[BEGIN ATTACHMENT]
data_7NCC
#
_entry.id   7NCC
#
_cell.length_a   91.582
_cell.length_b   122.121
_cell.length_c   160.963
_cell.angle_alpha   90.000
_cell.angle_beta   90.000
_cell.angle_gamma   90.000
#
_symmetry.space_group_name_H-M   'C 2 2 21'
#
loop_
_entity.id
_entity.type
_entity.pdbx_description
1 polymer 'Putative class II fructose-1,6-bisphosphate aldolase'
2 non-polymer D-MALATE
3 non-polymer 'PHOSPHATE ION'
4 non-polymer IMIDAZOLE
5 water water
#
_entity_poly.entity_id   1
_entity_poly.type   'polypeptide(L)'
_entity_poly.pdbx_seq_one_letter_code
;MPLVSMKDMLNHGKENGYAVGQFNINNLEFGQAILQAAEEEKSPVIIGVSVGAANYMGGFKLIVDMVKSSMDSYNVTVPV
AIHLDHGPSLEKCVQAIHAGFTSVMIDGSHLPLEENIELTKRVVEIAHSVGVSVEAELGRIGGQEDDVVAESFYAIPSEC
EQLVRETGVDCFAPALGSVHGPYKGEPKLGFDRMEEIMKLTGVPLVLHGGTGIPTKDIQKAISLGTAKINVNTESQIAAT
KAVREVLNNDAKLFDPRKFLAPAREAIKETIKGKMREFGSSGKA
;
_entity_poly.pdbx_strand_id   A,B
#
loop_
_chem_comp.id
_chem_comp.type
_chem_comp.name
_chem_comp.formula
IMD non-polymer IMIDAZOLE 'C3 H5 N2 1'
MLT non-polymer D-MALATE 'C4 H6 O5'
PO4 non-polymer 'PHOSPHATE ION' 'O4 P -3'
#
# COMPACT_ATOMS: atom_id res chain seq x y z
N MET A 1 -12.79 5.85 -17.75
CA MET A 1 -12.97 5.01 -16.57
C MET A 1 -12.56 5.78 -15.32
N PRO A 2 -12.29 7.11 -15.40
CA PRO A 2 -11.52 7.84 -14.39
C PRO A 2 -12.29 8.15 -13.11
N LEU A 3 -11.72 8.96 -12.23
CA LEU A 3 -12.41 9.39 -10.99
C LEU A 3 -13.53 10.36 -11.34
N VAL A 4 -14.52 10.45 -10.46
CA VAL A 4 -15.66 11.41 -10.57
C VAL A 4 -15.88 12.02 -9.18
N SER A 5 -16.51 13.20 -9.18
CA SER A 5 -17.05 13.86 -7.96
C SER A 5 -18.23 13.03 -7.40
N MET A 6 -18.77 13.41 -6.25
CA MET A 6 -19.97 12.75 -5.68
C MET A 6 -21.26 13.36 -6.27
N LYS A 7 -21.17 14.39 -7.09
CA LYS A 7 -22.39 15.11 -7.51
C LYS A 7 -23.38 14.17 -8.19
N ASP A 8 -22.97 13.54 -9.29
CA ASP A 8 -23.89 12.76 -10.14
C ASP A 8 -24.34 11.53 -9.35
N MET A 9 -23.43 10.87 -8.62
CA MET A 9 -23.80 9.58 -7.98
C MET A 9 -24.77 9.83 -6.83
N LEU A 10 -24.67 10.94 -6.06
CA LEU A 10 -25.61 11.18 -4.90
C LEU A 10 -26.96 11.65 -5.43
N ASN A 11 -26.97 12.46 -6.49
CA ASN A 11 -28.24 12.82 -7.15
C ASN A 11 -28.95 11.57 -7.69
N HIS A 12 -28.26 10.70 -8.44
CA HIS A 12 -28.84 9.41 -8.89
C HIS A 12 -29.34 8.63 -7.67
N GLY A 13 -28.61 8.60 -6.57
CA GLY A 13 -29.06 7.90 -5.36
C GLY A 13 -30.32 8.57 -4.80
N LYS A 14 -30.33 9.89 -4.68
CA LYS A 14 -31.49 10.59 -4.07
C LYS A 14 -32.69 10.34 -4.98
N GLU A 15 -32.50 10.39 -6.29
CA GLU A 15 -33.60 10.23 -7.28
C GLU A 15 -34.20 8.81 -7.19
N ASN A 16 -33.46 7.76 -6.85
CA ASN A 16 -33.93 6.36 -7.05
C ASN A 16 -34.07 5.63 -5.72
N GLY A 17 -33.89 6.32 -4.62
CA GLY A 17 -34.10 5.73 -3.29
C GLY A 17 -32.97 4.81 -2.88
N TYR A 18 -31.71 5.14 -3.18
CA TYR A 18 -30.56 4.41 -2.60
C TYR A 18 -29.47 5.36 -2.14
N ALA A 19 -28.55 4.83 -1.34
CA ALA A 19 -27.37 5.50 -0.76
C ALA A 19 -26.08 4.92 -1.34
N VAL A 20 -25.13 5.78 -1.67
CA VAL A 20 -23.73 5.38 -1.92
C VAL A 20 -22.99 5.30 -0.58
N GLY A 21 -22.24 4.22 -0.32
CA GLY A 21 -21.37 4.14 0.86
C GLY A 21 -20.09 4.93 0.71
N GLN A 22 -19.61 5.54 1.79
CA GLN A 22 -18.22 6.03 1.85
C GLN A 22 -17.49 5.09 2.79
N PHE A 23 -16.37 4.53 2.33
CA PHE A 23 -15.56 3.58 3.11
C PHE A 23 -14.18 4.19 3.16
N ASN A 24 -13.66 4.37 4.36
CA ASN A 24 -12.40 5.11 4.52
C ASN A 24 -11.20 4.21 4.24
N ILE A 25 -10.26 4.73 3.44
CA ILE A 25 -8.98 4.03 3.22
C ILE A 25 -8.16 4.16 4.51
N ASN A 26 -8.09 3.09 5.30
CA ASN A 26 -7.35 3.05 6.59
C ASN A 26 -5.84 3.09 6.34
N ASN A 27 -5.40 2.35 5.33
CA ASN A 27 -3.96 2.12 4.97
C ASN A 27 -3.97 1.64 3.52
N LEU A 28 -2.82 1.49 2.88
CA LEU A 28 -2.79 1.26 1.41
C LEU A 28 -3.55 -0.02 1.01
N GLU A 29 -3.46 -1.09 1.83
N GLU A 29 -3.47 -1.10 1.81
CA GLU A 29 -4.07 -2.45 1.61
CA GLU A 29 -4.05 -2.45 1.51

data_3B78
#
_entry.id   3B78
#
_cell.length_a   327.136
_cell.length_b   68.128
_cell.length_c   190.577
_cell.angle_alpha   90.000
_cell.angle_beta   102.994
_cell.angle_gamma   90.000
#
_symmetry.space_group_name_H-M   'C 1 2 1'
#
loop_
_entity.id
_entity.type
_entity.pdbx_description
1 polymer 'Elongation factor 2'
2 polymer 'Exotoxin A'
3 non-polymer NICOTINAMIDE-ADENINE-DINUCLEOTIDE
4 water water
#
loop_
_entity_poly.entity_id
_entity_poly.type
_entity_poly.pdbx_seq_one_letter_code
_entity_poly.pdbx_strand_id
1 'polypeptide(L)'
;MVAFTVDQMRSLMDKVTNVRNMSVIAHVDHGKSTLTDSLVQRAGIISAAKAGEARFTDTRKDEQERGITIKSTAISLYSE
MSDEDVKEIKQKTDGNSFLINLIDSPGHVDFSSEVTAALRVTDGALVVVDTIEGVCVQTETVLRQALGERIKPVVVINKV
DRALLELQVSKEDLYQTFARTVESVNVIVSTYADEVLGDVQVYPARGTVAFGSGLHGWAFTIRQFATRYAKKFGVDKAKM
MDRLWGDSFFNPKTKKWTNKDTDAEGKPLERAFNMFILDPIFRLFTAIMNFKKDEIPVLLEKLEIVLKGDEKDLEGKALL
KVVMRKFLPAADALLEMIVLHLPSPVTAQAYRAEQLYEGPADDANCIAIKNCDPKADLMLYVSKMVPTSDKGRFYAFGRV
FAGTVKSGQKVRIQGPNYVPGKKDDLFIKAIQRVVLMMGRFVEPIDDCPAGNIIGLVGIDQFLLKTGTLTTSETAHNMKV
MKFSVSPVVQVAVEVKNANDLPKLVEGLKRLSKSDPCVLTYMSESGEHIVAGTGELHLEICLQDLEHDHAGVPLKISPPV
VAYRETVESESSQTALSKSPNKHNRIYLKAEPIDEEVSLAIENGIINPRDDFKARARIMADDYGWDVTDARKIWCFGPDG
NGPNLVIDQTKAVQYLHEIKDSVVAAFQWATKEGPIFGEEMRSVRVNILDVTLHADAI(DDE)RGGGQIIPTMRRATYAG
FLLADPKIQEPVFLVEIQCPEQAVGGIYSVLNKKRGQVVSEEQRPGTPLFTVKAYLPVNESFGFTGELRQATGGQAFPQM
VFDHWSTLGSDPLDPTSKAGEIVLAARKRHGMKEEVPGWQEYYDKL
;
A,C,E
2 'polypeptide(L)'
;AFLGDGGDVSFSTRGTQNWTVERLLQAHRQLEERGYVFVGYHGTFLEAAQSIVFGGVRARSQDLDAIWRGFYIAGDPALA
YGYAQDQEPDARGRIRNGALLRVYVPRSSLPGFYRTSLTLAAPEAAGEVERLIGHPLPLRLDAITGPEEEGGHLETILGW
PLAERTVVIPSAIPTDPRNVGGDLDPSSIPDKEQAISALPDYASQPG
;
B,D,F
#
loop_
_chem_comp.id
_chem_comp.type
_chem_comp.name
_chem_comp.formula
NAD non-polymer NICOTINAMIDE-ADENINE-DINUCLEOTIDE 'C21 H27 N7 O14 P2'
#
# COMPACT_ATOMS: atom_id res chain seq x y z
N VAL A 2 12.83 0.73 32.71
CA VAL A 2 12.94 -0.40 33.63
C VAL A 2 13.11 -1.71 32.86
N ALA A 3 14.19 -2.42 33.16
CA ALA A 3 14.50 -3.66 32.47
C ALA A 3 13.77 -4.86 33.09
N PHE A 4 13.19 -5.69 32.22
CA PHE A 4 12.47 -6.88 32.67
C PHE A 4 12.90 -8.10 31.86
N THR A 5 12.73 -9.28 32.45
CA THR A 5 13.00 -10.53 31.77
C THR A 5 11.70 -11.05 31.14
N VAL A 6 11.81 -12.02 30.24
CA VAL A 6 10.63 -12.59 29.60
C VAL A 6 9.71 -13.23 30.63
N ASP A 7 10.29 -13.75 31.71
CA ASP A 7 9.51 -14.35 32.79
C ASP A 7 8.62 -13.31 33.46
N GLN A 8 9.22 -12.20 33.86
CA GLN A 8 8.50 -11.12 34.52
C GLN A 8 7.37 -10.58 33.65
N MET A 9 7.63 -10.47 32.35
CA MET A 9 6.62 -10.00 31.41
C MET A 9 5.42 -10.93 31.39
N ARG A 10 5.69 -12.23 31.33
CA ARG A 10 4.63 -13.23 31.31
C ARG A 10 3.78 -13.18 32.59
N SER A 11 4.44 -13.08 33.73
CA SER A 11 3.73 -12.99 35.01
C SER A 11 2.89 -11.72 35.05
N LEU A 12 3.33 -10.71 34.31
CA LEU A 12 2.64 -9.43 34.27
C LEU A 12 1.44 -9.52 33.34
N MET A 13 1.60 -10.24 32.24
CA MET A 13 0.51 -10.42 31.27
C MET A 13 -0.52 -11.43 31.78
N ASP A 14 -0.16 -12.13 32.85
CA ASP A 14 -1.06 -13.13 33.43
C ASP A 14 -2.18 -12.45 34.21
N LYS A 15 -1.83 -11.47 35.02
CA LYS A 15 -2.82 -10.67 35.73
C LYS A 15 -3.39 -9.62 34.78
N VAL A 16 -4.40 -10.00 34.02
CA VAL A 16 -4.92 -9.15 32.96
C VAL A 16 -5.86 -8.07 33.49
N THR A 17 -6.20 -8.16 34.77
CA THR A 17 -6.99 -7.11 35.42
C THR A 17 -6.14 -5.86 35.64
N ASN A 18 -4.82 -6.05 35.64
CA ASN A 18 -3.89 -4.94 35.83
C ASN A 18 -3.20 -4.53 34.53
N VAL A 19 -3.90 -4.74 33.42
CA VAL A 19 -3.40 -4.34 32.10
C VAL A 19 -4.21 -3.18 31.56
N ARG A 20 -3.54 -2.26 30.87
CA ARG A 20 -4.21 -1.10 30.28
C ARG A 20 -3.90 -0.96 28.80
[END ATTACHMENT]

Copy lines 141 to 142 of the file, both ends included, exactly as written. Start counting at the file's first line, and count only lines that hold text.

_cell.angle_gamma   90.000
#